The British were the first to see the tendency of wines from Champagne to sparkle as a desirable trait and tried to understand why it produced bubbles. Wine was transported to England in wooden wine barrels where merchant houses would bottle the wine for sale. During the 17th century, English glass production used coal-fueled ovens and produced stronger, more durable glass bottles than the wood-fired French glass; the English rediscovered the use of cork stoppers, once used by the Romans but forgotten for centuries after the fall of the Western Roman Empire. During the cold winters of the Champagne region, temperatures would drop so low that the fermentation process was prematurely halted—leaving some residual sugar and dormant yeast; when the wine was shipped to and bottled in England, the fermentation process would restart when the weather warmed and the cork-stoppered wine would begin to build pressure from carbon dioxide gas. When the wine was opened, it would be bubbly. In 1662, the English scientist Christopher Merret presented a paper detailing how the presence of sugar in a wine led to it sparkling and that by adding sugar to a wine before bottling it, nearly any wine could be made to sparkle.
This is one of the first known accounts of understanding the process of sparkling wine and suggests that British merchants were producing "sparkling Champagne" before the French Champenois were deliberately making it. Sparkling wines, such as Champagne, are sold with 5 to 6 atmospheres of pressure in the bottle; this is nearly twice the pressure found in an automobile tire. European Union regulations define a sparkling wine as any wine with an excess of 3 atmospheres in pressure; these include Spanish Espumoso, Italian Spumante and French Crémant or Mousseux wines. Semi-sparkling wines are defined as those with between 1 and 2.5 atmospheres of pressures and include German spritzig, Italian frizzante and French pétillant wines. The amount of pressure in the wine is determined by the amount of sugar added during the tirage stage at the beginning of the secondary fermentation with more sugar producing increased amount of carbon dioxide gas and thus pressure in the wine. While the majority of sparkling wines are white or rosé, Australia and Moldova each have a sizable production of red sparkling wines.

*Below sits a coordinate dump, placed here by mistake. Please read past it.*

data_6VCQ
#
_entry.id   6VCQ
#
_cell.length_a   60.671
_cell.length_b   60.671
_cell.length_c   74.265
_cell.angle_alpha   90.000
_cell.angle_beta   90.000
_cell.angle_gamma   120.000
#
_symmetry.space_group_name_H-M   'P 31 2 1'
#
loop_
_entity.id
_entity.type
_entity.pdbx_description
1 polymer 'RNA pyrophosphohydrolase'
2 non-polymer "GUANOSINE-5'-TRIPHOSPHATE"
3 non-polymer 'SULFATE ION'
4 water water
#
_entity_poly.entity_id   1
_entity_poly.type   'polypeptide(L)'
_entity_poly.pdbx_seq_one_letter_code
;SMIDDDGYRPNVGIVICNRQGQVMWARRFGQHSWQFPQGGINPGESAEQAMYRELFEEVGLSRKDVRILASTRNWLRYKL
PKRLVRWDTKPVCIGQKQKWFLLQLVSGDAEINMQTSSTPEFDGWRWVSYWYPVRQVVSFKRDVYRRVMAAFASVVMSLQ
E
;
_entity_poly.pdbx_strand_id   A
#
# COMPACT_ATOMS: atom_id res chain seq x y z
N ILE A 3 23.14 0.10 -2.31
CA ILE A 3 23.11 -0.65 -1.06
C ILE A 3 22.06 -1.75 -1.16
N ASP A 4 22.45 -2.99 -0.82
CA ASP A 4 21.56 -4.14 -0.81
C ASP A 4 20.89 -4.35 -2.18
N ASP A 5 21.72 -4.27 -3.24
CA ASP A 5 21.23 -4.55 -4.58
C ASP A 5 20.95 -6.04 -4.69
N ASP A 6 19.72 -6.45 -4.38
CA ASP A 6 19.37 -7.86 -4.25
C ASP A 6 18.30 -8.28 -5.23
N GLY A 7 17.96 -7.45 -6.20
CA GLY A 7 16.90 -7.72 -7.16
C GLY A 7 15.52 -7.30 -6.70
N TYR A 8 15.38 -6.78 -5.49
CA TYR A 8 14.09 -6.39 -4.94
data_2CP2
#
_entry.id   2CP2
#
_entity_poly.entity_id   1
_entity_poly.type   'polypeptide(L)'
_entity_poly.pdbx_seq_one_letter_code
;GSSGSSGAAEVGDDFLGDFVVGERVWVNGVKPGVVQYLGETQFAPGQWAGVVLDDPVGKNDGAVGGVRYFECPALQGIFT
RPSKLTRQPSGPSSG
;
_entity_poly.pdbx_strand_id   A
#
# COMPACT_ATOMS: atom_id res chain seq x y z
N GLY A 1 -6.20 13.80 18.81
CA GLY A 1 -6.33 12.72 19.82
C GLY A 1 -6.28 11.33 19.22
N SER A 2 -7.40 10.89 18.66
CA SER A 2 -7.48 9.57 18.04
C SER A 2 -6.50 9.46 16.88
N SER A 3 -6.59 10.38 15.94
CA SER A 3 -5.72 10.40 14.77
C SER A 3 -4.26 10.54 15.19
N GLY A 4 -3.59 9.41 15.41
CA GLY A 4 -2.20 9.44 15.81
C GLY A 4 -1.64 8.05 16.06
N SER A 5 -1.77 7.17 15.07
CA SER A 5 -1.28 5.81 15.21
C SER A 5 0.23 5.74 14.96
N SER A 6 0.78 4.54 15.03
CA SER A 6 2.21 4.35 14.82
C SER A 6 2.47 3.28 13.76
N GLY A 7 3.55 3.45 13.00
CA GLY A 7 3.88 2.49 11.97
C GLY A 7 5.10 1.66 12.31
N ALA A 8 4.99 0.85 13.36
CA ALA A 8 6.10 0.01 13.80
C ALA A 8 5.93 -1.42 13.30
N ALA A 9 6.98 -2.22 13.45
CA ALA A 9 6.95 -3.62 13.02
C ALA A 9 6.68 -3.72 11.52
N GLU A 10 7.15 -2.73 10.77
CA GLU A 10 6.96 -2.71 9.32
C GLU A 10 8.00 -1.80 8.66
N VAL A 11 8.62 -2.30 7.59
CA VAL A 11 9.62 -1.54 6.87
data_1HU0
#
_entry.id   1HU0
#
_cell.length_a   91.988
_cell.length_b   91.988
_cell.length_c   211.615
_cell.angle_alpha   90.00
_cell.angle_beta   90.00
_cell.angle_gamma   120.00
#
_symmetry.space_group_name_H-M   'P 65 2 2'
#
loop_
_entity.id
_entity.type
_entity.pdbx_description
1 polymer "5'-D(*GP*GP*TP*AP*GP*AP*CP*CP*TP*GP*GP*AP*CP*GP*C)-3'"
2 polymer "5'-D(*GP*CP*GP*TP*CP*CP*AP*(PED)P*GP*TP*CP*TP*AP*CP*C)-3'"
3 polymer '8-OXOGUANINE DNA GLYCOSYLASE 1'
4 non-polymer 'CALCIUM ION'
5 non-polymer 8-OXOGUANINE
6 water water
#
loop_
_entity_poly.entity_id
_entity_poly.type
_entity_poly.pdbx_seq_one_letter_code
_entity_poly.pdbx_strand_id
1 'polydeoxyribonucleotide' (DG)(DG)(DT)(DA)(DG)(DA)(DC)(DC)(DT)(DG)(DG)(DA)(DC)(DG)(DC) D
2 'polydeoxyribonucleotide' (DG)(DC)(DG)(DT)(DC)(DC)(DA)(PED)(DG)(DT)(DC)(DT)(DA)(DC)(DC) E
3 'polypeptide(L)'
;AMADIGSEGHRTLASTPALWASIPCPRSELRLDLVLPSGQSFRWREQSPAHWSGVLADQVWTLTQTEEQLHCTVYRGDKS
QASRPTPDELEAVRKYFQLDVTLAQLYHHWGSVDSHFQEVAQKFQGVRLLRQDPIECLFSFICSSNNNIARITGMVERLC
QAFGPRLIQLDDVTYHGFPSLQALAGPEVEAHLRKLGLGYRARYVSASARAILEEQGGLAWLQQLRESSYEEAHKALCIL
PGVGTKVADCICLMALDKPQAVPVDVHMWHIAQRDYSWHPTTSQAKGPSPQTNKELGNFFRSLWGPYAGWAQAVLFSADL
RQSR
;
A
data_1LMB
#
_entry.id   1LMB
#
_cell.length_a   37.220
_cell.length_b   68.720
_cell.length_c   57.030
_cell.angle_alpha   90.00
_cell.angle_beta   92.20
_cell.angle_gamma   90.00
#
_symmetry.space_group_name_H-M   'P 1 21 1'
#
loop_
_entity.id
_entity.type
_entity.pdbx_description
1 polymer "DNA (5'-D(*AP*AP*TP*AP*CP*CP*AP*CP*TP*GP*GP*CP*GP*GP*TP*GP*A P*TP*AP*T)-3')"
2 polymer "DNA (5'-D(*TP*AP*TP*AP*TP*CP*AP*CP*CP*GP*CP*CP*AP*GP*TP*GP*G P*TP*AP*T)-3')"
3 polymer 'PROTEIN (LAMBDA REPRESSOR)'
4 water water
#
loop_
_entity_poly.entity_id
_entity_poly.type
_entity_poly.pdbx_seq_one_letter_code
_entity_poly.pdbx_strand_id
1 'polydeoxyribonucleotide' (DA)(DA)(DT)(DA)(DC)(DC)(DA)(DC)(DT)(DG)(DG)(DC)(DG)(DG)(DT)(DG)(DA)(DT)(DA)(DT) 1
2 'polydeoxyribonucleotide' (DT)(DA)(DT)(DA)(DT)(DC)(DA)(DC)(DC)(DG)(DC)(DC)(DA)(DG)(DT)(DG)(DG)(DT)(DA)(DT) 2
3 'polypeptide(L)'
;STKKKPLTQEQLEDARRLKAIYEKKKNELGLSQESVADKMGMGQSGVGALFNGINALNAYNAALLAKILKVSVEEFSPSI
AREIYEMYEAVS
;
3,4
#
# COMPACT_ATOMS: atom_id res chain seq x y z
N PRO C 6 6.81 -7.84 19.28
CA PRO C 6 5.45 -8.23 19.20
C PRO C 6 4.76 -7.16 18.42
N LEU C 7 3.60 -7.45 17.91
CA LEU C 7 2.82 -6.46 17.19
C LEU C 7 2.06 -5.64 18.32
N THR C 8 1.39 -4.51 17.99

Of these, Italy has the longest tradition in red sparkling wine-making, with notable wines including Brachetto
Rainer Gerhards is a German software engineer, network engineer, protocol designer best known for his Computer data logging work including Rsyslog and Reliable Event Logging Protocol. He began developing Rsyslog in 2004, to forward log messages in an Internet Protocol Network from UNIX and Unix-like computer systems. In 1988, Gerhards founded the company RG Informationssysteme, rebranded as Adiscon GmbH in 1997. Gerhards was born in Germany. In 1983 he started professional computing on Univac 1100 mainframes, he was appointed as the head of data center of Dörries GmbH where he introduced a company-wide PC network and was among the first in Germany to utilize Windows in larger-scale environments. In 1996, he started work on Computer data logging, developing network and protocol software based on it. Gerhards authored four RFCs on syslog, he wrote the base RFC 5424, which stack. As a board member of Mitre's CEE effort, he worked on standardizing event expression formats and providing interoperability between different logging systems.